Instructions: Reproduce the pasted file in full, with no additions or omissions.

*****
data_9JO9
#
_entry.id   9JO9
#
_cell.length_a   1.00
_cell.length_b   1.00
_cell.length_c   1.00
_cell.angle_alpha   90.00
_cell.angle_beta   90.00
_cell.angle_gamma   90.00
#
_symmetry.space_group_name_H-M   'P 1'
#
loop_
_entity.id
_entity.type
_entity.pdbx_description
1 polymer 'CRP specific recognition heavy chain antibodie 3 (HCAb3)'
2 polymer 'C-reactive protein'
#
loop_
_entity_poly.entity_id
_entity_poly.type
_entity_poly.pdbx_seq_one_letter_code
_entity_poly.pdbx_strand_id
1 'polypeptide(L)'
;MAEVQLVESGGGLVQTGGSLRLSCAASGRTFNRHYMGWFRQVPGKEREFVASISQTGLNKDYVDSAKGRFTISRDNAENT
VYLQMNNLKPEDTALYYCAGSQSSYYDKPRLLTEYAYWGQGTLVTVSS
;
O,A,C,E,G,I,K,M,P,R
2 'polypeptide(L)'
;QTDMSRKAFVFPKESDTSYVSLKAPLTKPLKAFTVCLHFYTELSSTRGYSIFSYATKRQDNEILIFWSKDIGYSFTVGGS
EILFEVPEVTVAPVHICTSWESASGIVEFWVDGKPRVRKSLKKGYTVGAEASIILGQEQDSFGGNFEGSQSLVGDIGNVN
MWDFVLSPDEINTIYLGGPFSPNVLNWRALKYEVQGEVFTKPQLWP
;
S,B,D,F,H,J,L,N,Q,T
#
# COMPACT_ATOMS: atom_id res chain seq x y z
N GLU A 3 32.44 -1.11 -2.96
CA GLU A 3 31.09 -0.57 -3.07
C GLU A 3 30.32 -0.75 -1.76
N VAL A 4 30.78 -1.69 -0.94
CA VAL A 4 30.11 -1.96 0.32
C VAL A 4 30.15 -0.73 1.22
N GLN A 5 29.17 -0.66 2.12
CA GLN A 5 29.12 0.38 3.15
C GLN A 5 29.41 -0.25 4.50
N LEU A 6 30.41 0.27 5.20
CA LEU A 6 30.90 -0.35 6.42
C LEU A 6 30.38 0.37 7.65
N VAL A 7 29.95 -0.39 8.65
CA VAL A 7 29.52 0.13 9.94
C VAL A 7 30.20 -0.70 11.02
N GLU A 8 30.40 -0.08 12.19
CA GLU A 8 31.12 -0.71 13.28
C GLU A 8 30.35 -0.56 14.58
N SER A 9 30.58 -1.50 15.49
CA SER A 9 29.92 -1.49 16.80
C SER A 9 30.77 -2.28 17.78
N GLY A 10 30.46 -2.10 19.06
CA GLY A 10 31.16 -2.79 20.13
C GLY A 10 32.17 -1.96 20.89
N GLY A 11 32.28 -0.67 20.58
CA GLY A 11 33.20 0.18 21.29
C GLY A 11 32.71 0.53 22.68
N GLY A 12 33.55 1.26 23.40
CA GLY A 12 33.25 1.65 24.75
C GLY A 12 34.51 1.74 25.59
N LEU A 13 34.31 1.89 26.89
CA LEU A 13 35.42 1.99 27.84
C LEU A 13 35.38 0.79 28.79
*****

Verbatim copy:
data_9JO9
#
_entry.id   9JO9
#
_cell.length_a   1.00
_cell.length_b   1.00
_cell.length_c   1.00
_cell.angle_alpha   90.00
_cell.angle_beta   90.00
_cell.angle_gamma   90.00
#
_symmetry.space_group_name_H-M   'P 1'
#
loop_
_entity.id
_entity.type
_entity.pdbx_description
1 polymer 'CRP specific recognition heavy chain antibodie 3 (HCAb3)'
2 polymer 'C-reactive protein'
#
loop_
_entity_poly.entity_id
_entity_poly.type
_entity_poly.pdbx_seq_one_letter_code
_entity_poly.pdbx_strand_id
1 'polypeptide(L)'
;MAEVQLVESGGGLVQTGGSLRLSCAASGRTFNRHYMGWFRQVPGKEREFVASISQTGLNKDYVDSAKGRFTISRDNAENT
VYLQMNNLKPEDTALYYCAGSQSSYYDKPRLLTEYAYWGQGTLVTVSS
;
O,A,C,E,G,I,K,M,P,R
2 'polypeptide(L)'
;QTDMSRKAFVFPKESDTSYVSLKAPLTKPLKAFTVCLHFYTELSSTRGYSIFSYATKRQDNEILIFWSKDIGYSFTVGGS
EILFEVPEVTVAPVHICTSWESASGIVEFWVDGKPRVRKSLKKGYTVGAEASIILGQEQDSFGGNFEGSQSLVGDIGNVN
MWDFVLSPDEINTIYLGGPFSPNVLNWRALKYEVQGEVFTKPQLWP
;
S,B,D,F,H,J,L,N,Q,T
#
# COMPACT_ATOMS: atom_id res chain seq x y z
N GLU A 3 32.44 -1.11 -2.96
CA GLU A 3 31.09 -0.57 -3.07
C GLU A 3 30.32 -0.75 -1.76
N VAL A 4 30.78 -1.69 -0.94
CA VAL A 4 30.11 -1.96 0.32
C VAL A 4 30.15 -0.73 1.22
N GLN A 5 29.17 -0.66 2.12
CA GLN A 5 29.12 0.38 3.15
C GLN A 5 29.41 -0.25 4.50
N LEU A 6 30.41 0.27 5.20
CA LEU A 6 30.90 -0.35 6.42
C LEU A 6 30.38 0.37 7.65
N VAL A 7 29.95 -0.39 8.65
CA VAL A 7 29.52 0.13 9.94
C VAL A 7 30.20 -0.70 11.02
N GLU A 8 30.40 -0.08 12.19
CA GLU A 8 31.12 -0.71 13.28
C GLU A 8 30.35 -0.56 14.58
N SER A 9 30.58 -1.50 15.49
CA SER A 9 29.92 -1.49 16.80
C SER A 9 30.77 -2.28 17.78
N GLY A 10 30.46 -2.10 19.06
CA GLY A 10 31.16 -2.79 20.13
C GLY A 10 32.17 -1.96 20.89
N GLY A 11 32.28 -0.67 20.58
CA GLY A 11 33.20 0.18 21.29
C GLY A 11 32.71 0.53 22.68
N GLY A 12 33.55 1.26 23.40
CA GLY A 12 33.25 1.65 24.75
C GLY A 12 34.51 1.74 25.59
N LEU A 13 34.31 1.89 26.89
CA LEU A 13 35.42 1.99 27.84
C LEU A 13 35.38 0.79 28.79